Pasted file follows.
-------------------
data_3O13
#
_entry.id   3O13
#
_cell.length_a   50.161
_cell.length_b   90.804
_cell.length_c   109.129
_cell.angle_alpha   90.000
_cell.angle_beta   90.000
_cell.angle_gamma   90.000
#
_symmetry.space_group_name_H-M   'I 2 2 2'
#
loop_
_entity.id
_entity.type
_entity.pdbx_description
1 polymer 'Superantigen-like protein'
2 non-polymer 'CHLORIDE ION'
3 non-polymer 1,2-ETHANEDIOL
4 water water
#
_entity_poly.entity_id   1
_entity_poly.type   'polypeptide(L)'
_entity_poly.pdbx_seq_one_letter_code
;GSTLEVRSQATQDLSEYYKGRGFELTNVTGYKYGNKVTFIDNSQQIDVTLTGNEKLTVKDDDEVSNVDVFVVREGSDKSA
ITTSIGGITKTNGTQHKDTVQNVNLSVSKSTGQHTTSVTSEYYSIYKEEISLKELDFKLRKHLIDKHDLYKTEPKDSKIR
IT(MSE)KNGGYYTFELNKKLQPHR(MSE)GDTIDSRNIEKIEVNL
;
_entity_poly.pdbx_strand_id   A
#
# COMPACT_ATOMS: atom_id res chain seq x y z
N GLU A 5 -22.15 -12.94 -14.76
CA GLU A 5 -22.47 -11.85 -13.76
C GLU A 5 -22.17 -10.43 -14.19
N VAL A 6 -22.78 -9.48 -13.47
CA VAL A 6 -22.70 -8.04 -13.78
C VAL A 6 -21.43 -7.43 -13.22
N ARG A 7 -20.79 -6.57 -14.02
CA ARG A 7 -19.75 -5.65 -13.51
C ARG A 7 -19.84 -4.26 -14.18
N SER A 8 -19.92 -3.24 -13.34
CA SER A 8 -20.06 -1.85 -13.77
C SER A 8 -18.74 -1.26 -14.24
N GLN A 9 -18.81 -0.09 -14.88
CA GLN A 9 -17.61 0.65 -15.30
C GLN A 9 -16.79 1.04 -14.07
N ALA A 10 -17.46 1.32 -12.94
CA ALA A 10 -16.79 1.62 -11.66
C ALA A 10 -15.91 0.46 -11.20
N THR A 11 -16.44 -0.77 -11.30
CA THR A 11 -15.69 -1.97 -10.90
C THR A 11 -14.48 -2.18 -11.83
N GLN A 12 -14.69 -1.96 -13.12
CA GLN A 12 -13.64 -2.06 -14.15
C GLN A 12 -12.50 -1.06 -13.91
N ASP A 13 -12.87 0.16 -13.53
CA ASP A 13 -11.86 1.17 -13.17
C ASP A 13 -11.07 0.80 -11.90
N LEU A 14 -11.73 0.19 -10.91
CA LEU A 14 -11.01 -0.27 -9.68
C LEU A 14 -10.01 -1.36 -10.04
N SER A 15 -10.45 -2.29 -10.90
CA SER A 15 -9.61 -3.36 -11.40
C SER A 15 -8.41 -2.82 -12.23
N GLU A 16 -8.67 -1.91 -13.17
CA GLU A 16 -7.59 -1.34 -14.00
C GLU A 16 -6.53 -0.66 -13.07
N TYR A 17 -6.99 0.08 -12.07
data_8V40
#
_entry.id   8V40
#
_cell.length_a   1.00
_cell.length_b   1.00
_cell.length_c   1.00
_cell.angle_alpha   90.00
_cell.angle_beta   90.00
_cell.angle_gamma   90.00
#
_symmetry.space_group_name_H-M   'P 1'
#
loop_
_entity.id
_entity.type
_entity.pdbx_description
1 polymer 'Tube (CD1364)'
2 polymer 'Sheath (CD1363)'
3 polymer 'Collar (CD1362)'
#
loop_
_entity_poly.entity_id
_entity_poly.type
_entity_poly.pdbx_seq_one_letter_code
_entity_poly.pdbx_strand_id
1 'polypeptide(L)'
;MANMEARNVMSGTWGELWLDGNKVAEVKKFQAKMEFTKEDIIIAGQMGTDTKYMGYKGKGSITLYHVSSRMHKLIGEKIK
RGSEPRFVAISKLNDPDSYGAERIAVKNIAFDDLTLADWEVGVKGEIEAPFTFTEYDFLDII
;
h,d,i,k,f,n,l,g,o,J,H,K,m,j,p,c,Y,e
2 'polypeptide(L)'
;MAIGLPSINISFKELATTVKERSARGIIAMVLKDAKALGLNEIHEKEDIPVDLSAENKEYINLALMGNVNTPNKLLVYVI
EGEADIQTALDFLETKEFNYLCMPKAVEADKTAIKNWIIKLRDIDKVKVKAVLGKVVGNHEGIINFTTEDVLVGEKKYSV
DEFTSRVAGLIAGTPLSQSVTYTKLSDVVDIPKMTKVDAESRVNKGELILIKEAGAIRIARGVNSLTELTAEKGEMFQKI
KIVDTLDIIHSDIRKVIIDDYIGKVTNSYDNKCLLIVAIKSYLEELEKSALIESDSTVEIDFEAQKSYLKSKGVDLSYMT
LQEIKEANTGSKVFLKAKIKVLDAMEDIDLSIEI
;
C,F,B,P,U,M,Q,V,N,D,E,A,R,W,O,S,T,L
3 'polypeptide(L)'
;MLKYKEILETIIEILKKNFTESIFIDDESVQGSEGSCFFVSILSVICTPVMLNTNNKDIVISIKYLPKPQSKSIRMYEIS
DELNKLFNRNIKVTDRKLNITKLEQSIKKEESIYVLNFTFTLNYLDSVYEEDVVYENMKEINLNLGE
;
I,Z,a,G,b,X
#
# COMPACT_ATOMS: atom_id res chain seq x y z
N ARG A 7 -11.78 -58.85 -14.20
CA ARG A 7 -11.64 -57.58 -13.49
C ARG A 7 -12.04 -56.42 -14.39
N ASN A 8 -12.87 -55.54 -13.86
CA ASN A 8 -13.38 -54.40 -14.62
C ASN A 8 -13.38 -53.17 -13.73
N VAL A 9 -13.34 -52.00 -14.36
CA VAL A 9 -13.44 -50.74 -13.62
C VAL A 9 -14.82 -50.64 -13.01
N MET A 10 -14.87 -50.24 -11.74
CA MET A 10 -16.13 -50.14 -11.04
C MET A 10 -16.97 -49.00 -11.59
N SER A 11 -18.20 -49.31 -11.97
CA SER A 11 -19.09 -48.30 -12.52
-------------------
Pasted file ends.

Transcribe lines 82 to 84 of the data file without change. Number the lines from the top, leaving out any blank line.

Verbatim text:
#
loop_
_entity.id